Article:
I mean, the poll you talk about is slanted, yes, absolutely, but still, it would be better to leave an intact, more or less functioning Iraq than to leave a piece of real estate in chaos. No surprise, Americans would prefer to not lose in Iraq. So for the longest time Rumsfeld (and Bush and Cheney) lived in denial, saying there were *enough* troops to do the job. Now the President is tacitly admitting we need(ed) more troops there to do the job, and the democrats want to cut him off at the knees. The democrats should either go along with the surge or demand an immediate withdrawal. I mean, it really ticks me off that the democrats are forcing me into a place where I have to agree with Jack Kelly. If we just maintain current troop levels for the foreseeable future, or start a slow withdrawal, it won’t/doesn’t matter who started the term “Slow Bleed”; it will be accurate. The surge has only a tiny chance of working, but that is better than just leaving the current troops in. Meanwhile, are the democrats pressuring the president to negotiate? Where’s the resolution for that? Shribman wrote that long and as usual confusing piece about presidential attributes. Let’s see the democrats show some courage instead of playing the republicans’ game of politics.

Schmuck Shitrock said...

Ed, I couldn't disagree with you more. The strategy behind the "surge" has nothing to do with strategy. It's a way of delaying the inevitable. Adding 20% more bodies is like losing ten blackjack hands in a row at $10 and trying to make good with a bet of $12.

To create any chance of a "surge" working, we should send in another 100,000 troops. We could probably stabilize the cities that way. The only problem is we don't have another 100,000 troops to send. The administration knows that; and they know that instituting a draft would be the end of the Republican party.

So since we can't or won't do it right, the Bushies say we should keep doing it half-assed. More dead, more head injuries, less stability. It makes no sense.

I have a problem with your theory that a tactic that has "only a tiny chance of working" is worth more and better American casualties. It's masochism.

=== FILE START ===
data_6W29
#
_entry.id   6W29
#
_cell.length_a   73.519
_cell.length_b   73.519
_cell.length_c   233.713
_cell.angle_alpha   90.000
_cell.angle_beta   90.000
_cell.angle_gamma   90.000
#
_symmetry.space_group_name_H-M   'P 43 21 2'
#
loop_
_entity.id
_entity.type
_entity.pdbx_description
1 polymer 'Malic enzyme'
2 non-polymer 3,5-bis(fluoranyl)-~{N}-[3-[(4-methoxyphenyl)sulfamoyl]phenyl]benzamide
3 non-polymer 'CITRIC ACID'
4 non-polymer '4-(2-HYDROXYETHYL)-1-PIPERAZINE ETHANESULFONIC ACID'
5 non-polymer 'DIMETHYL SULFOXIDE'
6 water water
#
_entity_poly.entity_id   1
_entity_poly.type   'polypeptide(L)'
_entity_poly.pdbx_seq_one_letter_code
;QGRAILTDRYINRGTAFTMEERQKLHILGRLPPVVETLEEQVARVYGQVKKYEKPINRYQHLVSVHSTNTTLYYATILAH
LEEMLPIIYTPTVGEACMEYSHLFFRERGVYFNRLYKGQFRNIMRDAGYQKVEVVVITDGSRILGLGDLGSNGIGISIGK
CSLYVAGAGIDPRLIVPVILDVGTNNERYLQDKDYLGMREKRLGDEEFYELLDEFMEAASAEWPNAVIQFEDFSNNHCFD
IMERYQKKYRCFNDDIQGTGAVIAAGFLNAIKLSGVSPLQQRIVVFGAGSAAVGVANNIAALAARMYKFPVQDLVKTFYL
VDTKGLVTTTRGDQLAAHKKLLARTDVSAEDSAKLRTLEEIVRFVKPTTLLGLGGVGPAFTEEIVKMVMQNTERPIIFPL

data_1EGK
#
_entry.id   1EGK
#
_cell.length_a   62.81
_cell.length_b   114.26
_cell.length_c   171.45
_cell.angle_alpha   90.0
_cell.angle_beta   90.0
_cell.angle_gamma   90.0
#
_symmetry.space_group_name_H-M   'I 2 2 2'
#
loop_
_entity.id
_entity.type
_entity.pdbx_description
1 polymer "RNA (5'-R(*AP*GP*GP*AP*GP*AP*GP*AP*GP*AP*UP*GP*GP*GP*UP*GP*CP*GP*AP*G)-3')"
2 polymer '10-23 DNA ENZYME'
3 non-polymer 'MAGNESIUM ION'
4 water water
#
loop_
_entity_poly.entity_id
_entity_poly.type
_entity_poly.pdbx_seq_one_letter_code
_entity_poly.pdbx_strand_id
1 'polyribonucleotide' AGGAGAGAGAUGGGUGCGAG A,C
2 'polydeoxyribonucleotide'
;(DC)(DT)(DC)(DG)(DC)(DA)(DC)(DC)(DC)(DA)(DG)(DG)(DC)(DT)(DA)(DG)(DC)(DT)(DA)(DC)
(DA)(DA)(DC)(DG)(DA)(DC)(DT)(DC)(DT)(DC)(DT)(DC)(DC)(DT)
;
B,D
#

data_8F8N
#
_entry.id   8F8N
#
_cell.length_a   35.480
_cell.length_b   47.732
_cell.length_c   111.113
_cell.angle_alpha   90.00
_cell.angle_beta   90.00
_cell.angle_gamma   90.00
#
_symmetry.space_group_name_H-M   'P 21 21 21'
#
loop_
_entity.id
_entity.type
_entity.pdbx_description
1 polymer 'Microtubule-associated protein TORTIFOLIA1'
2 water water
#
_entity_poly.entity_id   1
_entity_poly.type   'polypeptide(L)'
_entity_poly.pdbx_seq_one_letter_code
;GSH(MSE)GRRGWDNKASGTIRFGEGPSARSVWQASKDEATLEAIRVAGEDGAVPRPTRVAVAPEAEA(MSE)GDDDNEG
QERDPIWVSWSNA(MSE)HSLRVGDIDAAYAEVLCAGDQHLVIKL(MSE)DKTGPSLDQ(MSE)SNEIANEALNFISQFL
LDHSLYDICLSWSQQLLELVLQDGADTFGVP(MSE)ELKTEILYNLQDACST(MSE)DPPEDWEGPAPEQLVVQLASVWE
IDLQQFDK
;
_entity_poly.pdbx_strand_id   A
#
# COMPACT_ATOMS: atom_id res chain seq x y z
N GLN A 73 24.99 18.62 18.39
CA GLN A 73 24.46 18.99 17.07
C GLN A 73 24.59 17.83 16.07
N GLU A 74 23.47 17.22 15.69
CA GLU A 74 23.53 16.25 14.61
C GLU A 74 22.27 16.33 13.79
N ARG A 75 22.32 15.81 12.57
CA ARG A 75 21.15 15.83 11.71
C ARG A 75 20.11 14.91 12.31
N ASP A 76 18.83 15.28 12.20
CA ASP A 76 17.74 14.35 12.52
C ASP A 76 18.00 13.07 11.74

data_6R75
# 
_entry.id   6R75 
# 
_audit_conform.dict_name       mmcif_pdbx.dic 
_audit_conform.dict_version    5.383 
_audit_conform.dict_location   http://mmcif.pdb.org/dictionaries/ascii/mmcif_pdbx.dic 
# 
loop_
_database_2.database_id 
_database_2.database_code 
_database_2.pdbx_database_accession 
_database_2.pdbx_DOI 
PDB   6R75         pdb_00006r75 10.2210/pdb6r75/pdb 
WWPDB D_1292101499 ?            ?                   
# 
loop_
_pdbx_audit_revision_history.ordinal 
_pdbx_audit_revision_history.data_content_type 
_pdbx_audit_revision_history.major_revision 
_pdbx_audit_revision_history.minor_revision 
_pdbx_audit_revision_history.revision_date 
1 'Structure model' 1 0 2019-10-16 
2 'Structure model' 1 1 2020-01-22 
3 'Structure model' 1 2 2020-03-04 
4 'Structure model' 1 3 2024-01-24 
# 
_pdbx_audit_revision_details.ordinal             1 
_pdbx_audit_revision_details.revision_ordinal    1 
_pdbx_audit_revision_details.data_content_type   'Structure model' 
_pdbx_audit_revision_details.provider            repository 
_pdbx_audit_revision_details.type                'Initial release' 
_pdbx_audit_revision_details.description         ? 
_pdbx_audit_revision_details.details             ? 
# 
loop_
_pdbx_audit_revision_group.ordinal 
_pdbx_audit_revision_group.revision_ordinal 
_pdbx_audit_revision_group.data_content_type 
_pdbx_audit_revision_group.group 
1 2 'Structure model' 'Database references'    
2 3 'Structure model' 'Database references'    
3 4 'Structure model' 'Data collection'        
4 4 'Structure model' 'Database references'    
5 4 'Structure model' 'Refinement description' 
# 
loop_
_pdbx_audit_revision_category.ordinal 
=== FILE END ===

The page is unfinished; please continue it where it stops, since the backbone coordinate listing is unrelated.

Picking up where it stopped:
However, I do agree with you about the Dems. They are so afraid of being thought of as weak on defense that they do nothing. It's shameful. And as long as we keep electing people like Bob Casey, Mike Doyle, and the like, we can expect more of the same.

EdHeath said...

Well, John, you are probably right. I was approaching this in the sense that this is the best the President will do, and it is more than before. It probably is too little, too late. But right now what we need is a delay. We also need to negotiate and get other countries with an interest in a stable Iraq to try to exert some control. But without the delay of the inevitable, there is no chance of anything working.

I was also making the point that the democrats are playing into the hands of the republicans. By trying to restrict the president *in this way*, the democrats leave our troops over there with no additional help and thus no choice but to keep doing what they are doing, which isn’t working. More Americans will die either way, the only way to avoid that is an immediate withdrawal, which neither party has the political will for.

Frankly, my hope is that this Petraeus, who is supposed to be some kind of genius at counter insurgency, will be able to pull off a minor victory. My hope also is that the democrats will acknowledge that, praise him to high heaven, and then turn around and demand the administration negotiate with Syria, Iran and the rest of Iraq’s neighbors. And try to reform health care and address income inequity and education and so on.

Truthfully we probably should pull out immediately. But I suspect if the troops and the American public were told there is still a small chance for “victory”, they would want to stay a little longer. I think that if we can leave with a stable but brutal anti-American dictator in place, we will have to count that as a victory. And five dollar gas will come maybe a couple of years later, rather then right away.

Schmuck Shitrock said...

Sorry, but I don't like the idea of throwing good bodies after dead.

John Murtha, whom I normally detest, has the right idea. Require, that's REQUIRE, that every troop sent to bleed his or her life away in Iraq be properly trained, properly equipped, and properly rested. That's caring for the troops.

I'm afraid your hopes are actually daydreams. This war of lies, by cowards, for profits. It is already a victory in those terms and a catastrophe in any other terms.